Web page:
ET spoke with Johnson ahead of the premiere of his new Apple TV+ docuseries, 'They Call Me Magic.'
Magic Johnson is leading by example. The basketball legend spoke with ET's Kevin Frazier ahead of the release of his new Apple TV+ docuseries, They Call Me Magic, about how his support of his son, EJ Johnson -- who came out publicly as gay in 2013 -- inspired Gabrielle Union and Dwyane Wade, when Wade's daughter, Zaya, came out as transgender.
"We've always been people who try to do the right thing and do the thing we were supposed to do," Johnson shared. "No way we were not gonna support our son. No way we were gonna not love him, as we tell him, be who you want to be, we gonna love you regardless, we gonna support you. And then because of that, Dwyane and Gabs said, 'Oh man, look at that.' We are looking at out part, do our own thing with our own son, so if we can help anybody just by being who we are, just by doing the right thing, that’s a good thing and a powerful thing."
He continued, "So, thank God we have influenced people, whether it's on the court, off the court and just in our everyday walking life. If we've done that, then we have been a blessing."
Union and Wade appear in the doc, where they share just how much of an impact Johnson had on them and how they navigated Zaya's transition.
When ET spoke with Union and Wade at the show's premiere, Union said Johnson and his wife, Cookie, showed them "the way."
"It's all about perseverance and putting your family first and loving every member of your family equally and out loud. And they showed us the way," Union said. "They were the first people we called, 'OK, we're moving to L.A., what school do you guys think is the best school for Zaya?' And they gave us the blueprint. And literally, every step of the way, in my career, in his career, they have been there."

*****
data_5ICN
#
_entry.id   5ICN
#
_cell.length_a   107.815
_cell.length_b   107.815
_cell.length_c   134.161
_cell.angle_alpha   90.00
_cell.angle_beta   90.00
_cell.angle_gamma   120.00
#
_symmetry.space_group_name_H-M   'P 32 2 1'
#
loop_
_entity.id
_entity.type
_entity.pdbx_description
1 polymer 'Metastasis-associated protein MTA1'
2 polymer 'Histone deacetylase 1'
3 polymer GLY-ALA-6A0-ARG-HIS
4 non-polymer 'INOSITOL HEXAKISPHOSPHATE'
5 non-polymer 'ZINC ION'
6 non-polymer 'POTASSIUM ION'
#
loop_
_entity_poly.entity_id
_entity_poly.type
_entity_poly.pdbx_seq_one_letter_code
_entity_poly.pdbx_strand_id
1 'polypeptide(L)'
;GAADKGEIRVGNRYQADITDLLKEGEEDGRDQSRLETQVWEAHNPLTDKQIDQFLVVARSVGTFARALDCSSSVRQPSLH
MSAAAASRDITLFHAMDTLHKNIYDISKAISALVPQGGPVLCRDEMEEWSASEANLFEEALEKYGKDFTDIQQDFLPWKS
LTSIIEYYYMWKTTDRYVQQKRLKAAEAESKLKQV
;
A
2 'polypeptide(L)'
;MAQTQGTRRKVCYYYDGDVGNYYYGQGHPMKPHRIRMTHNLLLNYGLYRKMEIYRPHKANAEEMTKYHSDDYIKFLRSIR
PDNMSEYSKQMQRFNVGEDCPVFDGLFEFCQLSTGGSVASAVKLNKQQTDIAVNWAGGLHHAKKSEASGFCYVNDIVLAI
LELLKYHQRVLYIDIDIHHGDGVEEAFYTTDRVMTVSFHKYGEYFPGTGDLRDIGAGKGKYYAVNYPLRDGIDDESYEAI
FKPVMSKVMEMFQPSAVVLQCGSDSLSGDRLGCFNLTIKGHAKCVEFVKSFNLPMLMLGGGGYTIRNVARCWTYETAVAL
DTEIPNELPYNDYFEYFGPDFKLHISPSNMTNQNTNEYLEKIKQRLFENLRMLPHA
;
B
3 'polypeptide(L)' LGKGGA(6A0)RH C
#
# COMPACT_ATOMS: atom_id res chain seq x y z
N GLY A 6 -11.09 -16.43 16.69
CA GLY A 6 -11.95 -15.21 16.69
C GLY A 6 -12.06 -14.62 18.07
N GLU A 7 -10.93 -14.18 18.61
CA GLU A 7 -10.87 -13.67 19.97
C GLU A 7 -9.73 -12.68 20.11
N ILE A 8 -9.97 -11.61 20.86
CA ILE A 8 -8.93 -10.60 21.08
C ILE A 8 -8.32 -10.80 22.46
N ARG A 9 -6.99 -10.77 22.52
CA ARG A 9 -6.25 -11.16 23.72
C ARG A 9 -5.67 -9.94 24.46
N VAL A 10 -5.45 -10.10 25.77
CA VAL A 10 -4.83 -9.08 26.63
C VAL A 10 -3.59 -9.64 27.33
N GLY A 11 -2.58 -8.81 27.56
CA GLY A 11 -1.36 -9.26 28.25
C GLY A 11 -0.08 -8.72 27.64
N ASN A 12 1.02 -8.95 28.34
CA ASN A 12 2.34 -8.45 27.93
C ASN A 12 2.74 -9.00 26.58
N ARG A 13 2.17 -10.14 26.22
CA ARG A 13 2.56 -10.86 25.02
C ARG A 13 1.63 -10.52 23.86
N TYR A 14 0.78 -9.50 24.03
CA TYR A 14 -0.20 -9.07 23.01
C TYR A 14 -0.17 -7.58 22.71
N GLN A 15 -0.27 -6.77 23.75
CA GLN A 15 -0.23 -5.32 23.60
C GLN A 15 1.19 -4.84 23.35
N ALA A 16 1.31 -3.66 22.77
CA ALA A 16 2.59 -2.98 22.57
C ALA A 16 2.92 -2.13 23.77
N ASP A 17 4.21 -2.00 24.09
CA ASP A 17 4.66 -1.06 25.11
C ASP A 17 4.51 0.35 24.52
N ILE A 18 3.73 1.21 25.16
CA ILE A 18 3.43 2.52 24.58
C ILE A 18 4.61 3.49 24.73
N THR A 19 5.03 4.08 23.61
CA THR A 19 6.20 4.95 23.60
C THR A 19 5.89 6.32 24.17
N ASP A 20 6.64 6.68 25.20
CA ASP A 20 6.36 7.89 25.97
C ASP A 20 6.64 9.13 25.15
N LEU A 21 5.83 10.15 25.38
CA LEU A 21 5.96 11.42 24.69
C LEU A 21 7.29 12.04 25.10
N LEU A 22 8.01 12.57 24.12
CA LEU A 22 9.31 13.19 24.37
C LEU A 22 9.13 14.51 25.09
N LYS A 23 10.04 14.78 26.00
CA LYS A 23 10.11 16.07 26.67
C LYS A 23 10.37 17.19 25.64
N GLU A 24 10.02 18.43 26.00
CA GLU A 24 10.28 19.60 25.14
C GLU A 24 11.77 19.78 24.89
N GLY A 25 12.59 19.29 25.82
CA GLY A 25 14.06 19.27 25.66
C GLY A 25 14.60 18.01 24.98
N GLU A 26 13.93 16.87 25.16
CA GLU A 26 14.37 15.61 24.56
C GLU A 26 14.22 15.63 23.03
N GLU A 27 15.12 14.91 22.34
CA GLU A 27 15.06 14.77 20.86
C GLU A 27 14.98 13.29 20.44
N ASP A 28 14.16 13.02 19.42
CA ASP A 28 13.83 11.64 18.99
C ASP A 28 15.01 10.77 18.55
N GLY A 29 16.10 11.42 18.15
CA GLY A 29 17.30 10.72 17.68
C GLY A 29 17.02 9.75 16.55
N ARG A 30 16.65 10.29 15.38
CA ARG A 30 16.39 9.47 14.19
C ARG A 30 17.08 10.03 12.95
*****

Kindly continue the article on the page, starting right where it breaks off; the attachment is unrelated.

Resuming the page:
For Wade, seeing Johnson embrace EJ, allowed him to better embrace Zaya, and it allowed their kids to be there for each other too, as they each embark on their own journey.
"We got an opportunity to see EJ and Zaya embrace. As a father, to see all of our kids embrace, and understand that they're on journeys that are different than our journey. They all are. And to see them embrace and see them be all like, 'Yo, whatever you need, I got you. I'm here.' To me, that's like what Magic and Cookie have been to us as adults. And to see EJ do the same thing to Zaya, it was amazing," Wade shared before recalling watching Johnson speak proudly about his son while on Arsenio Hall in 2013.
He continued, "That moment, when I seen a Black man, a professional athlete, stand up proud of his child, no matter what they're doing in life, just being proud of who they are and who they've come to be, it makes it easier for me to say, 'I saw one of my idols do it, a big brother, I can do the same.'"
The four-part docuseries not only touches on how the family handled EJ coming out, but how they dealt with the former L.A. Lakers' very public HIV diagnosis.
"We have to remember this is a story that’s never been told fully, so now to your point, we have everyone that was involved speaking about it and I’m so happy that the story is being told and everybody is telling their version," Johnson explained. "It's powerful and you're gonna laugh, you're gonna cry and you're gonna think. You're gonna see moments you've never seen before, and it's been a part of my life now for 30 years. It's probably the most powerful part of the doc series."
He continued, "What Cookie felt and what she was going through, and being pregnant with our son, EJ, at the time. What I was going through, thinking it was a death sentence, 'cause I didn’t know no better, so, just all the people that were involved get to tell their side of it, and I think that’s what makes it great. And EJ, who is about to turn 30, now, he gets to share his side, so, everybody gets to be a part of this and it's really wonderful."
They Call Me Magic premieres April 22 on Apple TV+.